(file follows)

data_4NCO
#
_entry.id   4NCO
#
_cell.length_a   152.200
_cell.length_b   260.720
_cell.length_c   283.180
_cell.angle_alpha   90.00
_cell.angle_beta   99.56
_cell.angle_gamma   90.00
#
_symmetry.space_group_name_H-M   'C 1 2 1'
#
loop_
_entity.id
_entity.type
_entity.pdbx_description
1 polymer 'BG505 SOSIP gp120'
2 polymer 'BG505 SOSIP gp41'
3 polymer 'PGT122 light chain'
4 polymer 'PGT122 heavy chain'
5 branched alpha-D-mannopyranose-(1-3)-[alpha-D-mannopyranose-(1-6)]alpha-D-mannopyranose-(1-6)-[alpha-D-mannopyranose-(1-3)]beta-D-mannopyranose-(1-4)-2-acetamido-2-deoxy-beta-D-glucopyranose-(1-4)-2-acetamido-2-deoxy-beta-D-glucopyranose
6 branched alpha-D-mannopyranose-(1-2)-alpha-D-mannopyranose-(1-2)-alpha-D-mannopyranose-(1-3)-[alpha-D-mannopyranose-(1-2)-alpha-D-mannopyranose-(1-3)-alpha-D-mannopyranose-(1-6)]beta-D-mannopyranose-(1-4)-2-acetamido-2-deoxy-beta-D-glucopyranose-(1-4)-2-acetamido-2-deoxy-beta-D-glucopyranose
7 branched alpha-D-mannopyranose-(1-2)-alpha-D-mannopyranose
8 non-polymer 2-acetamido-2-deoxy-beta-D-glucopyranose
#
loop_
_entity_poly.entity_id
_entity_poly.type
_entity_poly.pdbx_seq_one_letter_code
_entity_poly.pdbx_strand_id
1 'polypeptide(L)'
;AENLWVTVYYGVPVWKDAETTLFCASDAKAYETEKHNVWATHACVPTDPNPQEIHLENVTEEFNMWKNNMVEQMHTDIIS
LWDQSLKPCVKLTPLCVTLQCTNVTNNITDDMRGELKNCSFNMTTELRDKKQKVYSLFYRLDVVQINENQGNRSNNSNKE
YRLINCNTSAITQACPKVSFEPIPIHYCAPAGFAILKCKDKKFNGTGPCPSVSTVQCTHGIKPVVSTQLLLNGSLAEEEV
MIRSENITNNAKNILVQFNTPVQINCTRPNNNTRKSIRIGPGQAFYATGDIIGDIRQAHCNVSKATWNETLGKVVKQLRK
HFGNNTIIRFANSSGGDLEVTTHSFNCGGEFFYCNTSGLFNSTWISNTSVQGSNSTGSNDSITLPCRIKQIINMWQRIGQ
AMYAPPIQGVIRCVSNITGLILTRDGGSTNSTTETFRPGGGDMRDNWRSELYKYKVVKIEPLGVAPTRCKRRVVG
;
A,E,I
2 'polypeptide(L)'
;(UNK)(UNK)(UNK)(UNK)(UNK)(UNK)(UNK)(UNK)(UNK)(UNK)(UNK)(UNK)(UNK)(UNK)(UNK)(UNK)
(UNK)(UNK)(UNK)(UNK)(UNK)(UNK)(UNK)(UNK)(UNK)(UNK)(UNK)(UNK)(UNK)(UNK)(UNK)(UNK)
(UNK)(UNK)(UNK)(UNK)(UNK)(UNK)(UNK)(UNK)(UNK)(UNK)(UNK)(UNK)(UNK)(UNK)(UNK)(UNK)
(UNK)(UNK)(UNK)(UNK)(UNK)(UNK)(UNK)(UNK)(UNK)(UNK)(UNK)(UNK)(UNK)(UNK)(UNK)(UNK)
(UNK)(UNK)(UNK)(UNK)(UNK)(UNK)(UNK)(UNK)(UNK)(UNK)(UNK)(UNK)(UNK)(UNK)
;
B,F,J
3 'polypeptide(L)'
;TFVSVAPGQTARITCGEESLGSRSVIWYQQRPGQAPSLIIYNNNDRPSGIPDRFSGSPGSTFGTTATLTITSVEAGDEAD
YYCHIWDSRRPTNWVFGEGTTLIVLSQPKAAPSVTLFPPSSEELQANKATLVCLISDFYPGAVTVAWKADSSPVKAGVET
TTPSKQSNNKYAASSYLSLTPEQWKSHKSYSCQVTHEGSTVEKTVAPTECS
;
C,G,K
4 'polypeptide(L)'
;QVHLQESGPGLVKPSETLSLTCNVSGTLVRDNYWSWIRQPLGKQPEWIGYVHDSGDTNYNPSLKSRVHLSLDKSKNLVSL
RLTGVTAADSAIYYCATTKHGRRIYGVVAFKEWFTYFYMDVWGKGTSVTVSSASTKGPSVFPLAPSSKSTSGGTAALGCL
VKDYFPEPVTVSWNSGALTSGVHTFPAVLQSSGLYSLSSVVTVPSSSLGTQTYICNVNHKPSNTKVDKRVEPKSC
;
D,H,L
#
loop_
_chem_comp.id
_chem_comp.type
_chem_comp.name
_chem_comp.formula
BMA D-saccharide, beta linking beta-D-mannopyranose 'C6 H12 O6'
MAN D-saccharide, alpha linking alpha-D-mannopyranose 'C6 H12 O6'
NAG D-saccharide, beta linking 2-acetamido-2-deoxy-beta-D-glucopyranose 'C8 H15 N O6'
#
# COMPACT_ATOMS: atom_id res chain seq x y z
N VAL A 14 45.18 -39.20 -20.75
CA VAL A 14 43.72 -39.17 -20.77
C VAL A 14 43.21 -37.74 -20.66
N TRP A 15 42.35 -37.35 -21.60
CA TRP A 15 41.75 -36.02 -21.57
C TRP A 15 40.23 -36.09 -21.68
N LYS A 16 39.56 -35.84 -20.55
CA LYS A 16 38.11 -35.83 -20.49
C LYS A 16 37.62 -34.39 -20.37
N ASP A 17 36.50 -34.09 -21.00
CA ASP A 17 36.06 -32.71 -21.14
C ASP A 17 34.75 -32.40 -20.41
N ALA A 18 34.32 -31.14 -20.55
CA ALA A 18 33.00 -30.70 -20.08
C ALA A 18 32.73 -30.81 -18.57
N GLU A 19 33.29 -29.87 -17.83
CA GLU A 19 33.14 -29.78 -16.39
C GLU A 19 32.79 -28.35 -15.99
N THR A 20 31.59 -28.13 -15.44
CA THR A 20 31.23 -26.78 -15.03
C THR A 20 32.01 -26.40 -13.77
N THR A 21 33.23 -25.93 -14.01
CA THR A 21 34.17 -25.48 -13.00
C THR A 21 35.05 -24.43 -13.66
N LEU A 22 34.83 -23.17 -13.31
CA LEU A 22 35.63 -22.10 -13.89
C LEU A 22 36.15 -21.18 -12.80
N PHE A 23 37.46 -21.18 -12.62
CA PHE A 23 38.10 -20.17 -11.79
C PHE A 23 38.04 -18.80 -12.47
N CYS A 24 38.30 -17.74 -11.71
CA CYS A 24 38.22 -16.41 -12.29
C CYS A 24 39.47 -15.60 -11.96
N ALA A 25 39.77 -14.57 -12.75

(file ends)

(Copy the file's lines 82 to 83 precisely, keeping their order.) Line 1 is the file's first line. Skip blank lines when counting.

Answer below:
CA ASP A 17 36.06 -32.71 -21.14
C ASP A 17 34.75 -32.40 -20.41